At the actual AYCC, I felt like the audience was amazed that we could speak so well and get our message across. This surprised me that so many people were shocked at us being there and running the presentation. People were saying “best presentation at the conference,” “wow, you really know your stuff,” and more. As a youth, we have a lot of experiences and interesting perspectives that can provide influence to important decisions that adults are making on our behalf. I also found it surprising that we were one of the very few presentations at the conference that involved youth, and possibly the only presentation that was completely youth led. People, specifically adults, need to go to the source and involve youth in these discussions. My advice to practitioners and researchers is come to us, the youth, and let us enlighten you on the issues youth face and what supports we need.
How did you feel after the conference?
After the conference was over, I felt a sense of relief. I felt we accomplished our goal of showing the audience that youth should not be labeled into categories based on the opportunities they are given and youth need to be engaged more in decision making. I felt that I succeeded because everyone was proud of us and we kept our audience engaged. Although we felt accomplished, I think there is still room for improvement for adults to understand youth issues. I hope the audience took away that their role going forward is to be leaders that have a growth mindset instead of a fixed mindset. Involving youth will help them learn, grow, and advance their work to be more impactful.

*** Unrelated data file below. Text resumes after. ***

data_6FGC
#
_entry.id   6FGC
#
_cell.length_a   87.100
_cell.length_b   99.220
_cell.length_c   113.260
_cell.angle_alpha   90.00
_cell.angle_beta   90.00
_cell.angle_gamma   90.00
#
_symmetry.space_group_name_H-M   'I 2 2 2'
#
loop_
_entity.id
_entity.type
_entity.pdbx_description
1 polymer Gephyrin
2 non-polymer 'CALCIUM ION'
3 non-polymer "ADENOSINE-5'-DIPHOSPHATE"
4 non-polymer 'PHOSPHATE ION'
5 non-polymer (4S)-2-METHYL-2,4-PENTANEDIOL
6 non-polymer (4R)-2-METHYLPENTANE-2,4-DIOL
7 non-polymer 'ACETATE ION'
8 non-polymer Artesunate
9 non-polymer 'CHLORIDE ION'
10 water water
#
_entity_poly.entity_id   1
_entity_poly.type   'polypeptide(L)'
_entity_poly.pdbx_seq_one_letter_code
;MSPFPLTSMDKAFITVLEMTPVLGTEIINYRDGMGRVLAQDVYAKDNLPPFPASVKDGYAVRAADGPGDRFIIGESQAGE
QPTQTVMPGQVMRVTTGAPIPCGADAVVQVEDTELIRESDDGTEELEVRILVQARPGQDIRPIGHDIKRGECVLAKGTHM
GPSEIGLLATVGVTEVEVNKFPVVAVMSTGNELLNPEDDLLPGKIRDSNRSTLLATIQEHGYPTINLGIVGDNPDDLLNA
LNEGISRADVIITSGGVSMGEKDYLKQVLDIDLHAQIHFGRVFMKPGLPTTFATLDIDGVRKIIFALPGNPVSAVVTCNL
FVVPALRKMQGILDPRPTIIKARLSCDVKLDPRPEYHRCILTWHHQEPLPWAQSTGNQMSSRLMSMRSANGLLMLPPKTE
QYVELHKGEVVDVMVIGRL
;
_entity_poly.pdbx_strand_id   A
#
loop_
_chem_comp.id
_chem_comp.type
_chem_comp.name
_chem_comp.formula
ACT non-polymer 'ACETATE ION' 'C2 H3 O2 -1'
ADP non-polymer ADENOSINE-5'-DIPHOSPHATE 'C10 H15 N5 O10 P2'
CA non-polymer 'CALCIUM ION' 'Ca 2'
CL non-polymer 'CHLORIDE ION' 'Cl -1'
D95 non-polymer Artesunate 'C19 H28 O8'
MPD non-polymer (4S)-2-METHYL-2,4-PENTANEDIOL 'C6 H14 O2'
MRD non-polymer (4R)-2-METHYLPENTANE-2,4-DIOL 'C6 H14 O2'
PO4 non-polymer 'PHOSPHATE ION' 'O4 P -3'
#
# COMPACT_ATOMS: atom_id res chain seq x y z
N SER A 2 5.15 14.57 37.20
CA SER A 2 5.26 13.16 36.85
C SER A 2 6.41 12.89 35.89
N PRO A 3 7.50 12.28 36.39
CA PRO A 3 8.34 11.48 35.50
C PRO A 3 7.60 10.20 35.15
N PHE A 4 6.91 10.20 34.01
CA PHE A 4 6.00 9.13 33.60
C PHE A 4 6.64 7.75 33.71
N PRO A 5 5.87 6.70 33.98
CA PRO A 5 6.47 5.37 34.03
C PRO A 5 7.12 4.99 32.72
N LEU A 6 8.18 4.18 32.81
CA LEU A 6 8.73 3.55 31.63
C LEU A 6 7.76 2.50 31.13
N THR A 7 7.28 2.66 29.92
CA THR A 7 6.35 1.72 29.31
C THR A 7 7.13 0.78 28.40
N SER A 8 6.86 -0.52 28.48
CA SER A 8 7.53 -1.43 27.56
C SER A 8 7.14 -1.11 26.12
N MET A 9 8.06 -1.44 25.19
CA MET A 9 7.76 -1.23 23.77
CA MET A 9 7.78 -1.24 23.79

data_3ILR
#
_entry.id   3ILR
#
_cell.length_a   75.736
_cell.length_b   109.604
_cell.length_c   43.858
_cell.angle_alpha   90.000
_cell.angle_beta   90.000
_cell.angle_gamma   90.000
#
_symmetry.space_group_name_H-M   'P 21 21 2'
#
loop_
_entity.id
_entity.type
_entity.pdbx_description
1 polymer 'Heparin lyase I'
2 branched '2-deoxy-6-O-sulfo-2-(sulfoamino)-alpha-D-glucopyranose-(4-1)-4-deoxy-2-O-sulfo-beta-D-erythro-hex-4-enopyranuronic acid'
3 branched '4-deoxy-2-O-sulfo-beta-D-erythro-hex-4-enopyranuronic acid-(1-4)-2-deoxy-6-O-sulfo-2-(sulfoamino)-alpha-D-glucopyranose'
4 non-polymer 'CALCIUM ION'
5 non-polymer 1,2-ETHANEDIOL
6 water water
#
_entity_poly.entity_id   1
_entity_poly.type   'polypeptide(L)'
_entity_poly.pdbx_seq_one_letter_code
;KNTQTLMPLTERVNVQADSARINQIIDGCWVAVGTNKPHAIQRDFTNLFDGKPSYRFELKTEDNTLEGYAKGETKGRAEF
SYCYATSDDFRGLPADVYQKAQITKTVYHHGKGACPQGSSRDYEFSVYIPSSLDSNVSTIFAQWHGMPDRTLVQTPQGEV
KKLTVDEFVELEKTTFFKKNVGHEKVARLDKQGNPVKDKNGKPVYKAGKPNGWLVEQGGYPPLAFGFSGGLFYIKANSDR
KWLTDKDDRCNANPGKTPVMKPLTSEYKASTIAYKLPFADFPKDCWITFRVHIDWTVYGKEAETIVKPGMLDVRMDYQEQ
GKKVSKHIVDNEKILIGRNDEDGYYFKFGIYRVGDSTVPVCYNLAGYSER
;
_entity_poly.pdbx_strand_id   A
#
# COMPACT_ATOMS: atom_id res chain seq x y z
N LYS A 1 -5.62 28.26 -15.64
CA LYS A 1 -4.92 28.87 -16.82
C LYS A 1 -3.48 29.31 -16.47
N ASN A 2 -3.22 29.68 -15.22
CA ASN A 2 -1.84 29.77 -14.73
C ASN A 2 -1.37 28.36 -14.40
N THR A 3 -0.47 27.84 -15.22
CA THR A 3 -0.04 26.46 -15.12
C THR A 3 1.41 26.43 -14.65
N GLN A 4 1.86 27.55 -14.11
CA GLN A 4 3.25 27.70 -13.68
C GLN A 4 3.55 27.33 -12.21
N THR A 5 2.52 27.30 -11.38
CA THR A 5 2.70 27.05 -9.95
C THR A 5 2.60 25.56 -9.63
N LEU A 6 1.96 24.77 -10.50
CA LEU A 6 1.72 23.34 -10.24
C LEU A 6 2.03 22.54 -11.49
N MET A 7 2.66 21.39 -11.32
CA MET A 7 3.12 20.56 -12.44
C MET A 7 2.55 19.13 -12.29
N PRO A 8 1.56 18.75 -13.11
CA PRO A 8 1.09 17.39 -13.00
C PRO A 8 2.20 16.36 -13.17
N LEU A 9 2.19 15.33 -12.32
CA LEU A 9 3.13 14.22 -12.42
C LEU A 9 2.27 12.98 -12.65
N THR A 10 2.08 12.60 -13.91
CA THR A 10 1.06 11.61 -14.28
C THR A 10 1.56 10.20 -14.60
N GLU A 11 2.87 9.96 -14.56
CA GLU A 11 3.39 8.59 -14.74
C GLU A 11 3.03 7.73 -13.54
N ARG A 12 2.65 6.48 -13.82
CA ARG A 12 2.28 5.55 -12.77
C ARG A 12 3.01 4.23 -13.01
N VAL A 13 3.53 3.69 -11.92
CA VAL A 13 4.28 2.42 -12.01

Also, HeartSmiles hosted a watch party for staff and Heartbeats that was held in order to provide support to John and I in this great leadership position as the presenters at a national conference. I didn’t think my peers would be so excited to listen and support us, so to have everyone watching and cheering was amazing. HeartSmiles is my family, but every time they support me, I’m overwhelmed with joy.
What tips of advice would you give to other people, especially youth, that will present in a virtual conference?
I would tell other youth presenting at virtual conferences that it is okay to be nervous but don’t let that nervousness overcome you and deter from your success. We are strong speakers and strong leaders and we need to show everyone. Oftentimes we are not given the opportunity to speak to adults about the issues we face, so sometimes we as youth have to do it ourselves and my advice would be:
- Affirm yourself that you are going to bring your best energy and be your best self, because then you will really be able to get your point across.
- Psych yourself out -change the space you are in- pretend that it is just you and your peers in the room.
- Don’t be afraid to ask for help, a lot of times you think you know everything, but take these opportunities to learn and become stronger by asking for help.
- Be confident, you can do this!